Macadamia trees grow to heights of 15m in fertile soils of sub tropical high rainfall areas. They have shiny dark leaves and bear delicate sprays of sweetly scented white flowers from which clusters of nutlets develop.
Mature macadamia nut kernels are encased in hard woody shells surrounded by green brown fibrous husks. They fall to the ground between March and September each year and are mostly harvested by mechanical harvesters at regular intervals.
The fibrous outer husk is removed within 24 hours of harvest to reduce heat of respiration and to facilitate drying. The husk material is usually recycled as organic mulch and the “Nut in Shell” is delivered to the processor.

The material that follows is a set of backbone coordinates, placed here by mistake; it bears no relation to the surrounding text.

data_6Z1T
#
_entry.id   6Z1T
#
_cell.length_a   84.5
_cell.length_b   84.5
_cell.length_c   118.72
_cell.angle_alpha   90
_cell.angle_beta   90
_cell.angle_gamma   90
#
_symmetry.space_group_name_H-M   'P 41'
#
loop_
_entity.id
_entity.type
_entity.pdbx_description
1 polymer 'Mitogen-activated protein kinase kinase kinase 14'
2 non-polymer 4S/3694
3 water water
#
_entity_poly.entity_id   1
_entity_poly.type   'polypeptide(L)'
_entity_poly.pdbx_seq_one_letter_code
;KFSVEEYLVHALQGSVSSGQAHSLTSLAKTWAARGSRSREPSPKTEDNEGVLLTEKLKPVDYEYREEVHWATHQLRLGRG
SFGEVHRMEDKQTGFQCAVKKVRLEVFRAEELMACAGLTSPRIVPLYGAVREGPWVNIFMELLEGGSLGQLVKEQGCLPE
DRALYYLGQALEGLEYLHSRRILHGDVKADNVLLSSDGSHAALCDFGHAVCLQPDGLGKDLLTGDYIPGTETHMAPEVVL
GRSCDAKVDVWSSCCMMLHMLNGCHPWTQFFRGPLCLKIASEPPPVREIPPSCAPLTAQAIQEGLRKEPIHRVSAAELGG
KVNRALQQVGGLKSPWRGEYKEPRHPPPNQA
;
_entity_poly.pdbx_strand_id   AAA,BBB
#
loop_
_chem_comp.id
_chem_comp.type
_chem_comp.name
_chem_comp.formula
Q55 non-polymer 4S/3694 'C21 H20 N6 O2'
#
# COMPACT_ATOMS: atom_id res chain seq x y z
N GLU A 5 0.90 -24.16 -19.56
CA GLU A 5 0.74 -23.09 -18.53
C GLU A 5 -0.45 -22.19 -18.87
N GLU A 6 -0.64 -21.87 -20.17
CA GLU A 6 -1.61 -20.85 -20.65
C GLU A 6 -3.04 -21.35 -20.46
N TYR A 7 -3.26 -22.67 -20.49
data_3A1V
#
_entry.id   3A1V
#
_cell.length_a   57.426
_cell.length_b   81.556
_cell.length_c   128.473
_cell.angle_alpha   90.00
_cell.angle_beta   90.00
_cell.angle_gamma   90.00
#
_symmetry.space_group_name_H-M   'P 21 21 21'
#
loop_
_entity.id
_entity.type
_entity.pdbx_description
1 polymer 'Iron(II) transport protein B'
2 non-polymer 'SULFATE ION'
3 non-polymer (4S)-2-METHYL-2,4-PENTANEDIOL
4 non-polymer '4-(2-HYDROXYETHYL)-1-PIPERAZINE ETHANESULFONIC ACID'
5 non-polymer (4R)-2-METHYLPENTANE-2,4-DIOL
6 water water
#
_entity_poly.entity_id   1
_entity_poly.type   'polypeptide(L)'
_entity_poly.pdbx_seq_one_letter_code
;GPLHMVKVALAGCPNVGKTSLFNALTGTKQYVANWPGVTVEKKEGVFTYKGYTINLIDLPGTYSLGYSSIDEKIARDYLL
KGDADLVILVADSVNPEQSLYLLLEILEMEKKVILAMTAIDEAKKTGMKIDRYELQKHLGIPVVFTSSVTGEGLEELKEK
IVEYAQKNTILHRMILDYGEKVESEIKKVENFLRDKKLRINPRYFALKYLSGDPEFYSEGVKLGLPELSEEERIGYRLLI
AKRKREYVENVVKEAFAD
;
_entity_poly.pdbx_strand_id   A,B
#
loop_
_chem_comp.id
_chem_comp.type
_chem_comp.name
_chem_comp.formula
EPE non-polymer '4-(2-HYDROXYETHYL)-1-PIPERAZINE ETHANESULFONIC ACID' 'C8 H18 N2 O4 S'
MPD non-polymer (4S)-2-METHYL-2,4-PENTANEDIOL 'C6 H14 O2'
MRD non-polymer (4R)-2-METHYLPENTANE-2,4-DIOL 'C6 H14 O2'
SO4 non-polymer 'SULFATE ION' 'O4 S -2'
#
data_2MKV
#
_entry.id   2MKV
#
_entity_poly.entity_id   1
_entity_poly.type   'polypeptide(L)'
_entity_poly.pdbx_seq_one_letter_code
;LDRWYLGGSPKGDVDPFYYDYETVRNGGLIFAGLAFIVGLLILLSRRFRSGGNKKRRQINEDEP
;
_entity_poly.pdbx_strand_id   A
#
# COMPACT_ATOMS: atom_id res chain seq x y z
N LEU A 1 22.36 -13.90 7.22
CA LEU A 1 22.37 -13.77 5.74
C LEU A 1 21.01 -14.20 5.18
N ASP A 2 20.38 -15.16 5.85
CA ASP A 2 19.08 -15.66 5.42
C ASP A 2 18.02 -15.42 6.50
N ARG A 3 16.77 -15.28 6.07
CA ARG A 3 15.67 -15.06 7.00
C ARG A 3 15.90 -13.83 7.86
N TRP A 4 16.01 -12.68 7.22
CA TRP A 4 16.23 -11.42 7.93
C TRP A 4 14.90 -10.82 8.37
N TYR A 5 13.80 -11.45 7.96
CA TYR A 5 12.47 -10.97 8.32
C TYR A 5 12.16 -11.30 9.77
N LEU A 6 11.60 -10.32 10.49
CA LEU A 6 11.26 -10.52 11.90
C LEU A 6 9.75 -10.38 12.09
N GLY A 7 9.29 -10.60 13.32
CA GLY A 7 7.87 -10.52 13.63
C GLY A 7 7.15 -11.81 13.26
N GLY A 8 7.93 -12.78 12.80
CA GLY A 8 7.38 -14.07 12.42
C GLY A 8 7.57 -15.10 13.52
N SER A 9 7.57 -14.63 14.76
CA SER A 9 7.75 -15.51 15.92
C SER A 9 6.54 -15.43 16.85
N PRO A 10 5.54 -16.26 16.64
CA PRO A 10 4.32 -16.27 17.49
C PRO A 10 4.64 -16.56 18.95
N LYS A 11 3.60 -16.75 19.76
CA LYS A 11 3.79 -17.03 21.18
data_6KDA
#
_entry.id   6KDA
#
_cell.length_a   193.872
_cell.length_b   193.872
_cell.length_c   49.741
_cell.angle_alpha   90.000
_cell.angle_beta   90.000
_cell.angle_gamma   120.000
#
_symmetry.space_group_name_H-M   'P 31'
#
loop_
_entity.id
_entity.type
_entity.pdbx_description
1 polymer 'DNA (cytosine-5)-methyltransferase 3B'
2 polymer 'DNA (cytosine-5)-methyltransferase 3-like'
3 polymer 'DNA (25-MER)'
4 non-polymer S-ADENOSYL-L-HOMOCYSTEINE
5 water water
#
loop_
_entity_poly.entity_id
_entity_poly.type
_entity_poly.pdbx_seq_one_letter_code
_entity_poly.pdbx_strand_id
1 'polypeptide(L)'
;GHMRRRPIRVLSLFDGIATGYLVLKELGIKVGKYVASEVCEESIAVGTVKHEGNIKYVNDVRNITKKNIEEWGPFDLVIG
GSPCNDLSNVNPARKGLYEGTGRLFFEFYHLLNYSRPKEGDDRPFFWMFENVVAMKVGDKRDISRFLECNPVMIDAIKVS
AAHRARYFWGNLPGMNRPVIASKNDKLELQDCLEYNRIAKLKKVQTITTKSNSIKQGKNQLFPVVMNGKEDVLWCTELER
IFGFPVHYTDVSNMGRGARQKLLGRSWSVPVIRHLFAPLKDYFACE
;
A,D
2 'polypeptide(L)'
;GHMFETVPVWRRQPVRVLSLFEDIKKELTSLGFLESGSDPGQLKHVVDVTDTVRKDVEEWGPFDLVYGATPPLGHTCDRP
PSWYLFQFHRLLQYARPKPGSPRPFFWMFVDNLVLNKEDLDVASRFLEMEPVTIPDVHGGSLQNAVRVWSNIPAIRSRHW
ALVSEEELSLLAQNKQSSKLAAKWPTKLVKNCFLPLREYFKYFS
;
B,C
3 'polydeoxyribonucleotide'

Careful drying is a critical step in macadamia processing. At harvest the nuts have a moisture content of up to 30% and the kernel itself fills the entire shell. The drying process takes up to 3 weeks and during this time the moisture content falls to around 1.5% and the kernel shrinks away from the inside of the shell.
Modern machines have been developed to crack the tough shell of the macadamia and minimize damage to the precious kernel within. These include either a fixed plate and cutting blade or a combination of rollers and a base plate to compress the shell.
Shell separation and sorting
Methods of separating the kernel from the shell vary by processor and is usually achieved through the combined use of screens, air separators, flotation systems, state of the art electronic colour sorters and hand sorting. Sorting styles is mostly achieved by the use of gentle vibrating screens. At all points quality control is maintained to high standards – MIA is accredited to HACCP 9000.